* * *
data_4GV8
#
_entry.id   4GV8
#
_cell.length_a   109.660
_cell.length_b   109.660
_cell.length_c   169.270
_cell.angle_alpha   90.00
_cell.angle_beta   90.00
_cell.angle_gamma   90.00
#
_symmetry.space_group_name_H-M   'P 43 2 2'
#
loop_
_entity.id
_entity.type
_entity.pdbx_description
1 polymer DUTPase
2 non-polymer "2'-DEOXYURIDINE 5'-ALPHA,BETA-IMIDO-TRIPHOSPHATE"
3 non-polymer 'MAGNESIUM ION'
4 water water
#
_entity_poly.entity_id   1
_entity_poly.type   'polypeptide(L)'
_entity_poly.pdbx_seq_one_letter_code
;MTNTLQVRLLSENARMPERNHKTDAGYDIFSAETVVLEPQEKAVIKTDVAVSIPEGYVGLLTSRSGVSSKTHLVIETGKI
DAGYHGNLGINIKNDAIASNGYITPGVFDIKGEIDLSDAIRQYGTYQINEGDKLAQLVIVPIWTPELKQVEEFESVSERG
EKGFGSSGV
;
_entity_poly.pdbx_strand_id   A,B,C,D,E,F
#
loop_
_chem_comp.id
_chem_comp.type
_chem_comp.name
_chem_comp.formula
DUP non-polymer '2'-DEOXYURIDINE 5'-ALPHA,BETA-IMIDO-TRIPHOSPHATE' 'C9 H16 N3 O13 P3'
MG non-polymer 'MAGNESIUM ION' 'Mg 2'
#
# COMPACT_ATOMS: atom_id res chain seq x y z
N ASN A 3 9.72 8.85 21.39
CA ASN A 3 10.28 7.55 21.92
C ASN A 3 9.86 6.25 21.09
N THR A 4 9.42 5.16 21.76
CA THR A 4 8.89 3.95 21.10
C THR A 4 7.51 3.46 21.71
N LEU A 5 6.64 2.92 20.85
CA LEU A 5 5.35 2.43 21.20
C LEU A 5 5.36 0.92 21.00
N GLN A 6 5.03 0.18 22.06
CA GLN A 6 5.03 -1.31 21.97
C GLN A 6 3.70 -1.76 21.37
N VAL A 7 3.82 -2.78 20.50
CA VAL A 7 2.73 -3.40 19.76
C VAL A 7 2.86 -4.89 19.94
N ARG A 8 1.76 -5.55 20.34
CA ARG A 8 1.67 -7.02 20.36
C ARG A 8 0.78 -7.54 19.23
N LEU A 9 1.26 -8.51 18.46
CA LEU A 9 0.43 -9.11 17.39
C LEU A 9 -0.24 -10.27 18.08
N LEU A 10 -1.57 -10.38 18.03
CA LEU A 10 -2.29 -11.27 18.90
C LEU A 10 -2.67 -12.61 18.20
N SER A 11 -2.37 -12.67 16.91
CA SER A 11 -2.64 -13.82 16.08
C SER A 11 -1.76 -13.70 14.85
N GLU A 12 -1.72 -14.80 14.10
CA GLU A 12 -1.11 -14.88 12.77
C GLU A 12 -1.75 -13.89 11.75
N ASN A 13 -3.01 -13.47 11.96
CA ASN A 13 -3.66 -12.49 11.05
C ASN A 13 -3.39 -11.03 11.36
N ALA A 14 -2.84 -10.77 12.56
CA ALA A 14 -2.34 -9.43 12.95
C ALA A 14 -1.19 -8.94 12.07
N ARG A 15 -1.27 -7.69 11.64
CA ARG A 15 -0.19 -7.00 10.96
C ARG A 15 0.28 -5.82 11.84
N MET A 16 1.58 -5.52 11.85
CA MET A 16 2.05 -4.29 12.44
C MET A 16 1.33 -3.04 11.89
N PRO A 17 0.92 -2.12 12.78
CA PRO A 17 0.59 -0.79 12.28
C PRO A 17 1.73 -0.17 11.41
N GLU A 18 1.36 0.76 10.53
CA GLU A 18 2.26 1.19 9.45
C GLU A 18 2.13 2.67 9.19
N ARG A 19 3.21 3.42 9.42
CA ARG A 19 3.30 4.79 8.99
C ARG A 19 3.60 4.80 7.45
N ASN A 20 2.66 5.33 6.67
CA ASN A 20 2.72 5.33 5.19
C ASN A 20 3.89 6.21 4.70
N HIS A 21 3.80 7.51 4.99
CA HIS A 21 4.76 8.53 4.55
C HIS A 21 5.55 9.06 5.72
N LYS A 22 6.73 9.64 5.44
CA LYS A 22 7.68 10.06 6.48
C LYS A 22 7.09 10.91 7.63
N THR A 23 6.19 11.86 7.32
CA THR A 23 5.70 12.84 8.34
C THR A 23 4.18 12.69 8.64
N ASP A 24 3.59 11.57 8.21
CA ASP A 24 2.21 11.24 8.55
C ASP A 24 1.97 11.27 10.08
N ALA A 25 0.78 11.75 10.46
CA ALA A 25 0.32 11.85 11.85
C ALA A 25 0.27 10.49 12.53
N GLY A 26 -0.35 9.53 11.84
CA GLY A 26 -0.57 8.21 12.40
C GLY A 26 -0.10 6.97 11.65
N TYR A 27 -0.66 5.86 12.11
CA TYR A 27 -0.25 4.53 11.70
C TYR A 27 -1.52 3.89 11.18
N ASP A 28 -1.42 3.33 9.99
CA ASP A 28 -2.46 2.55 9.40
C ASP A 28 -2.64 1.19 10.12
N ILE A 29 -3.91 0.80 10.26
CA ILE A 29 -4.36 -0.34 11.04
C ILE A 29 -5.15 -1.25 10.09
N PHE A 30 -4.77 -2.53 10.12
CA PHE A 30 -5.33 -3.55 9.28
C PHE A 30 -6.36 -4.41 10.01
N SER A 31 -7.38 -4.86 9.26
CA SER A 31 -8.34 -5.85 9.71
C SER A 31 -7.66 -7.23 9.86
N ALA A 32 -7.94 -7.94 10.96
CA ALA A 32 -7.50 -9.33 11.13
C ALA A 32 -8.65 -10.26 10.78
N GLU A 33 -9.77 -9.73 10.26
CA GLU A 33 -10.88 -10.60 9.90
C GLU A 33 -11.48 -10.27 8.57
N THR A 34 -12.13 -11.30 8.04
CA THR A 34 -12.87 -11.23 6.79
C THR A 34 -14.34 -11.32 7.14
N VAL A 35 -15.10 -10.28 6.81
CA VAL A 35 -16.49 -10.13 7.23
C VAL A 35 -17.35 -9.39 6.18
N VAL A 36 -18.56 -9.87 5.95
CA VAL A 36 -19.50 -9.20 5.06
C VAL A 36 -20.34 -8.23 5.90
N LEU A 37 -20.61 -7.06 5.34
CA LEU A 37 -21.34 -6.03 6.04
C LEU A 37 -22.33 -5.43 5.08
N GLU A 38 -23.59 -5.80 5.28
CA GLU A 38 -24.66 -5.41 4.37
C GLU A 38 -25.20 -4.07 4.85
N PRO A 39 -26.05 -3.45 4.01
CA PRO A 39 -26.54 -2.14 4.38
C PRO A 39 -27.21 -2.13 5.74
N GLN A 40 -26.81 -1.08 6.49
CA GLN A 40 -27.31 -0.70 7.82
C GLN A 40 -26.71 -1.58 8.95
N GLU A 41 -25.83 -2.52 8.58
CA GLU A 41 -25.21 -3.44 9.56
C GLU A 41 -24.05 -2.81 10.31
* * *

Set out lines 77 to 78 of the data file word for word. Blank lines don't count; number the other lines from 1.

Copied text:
N ARG A 15 -1.27 -7.69 11.64
CA ARG A 15 -0.19 -7.00 10.96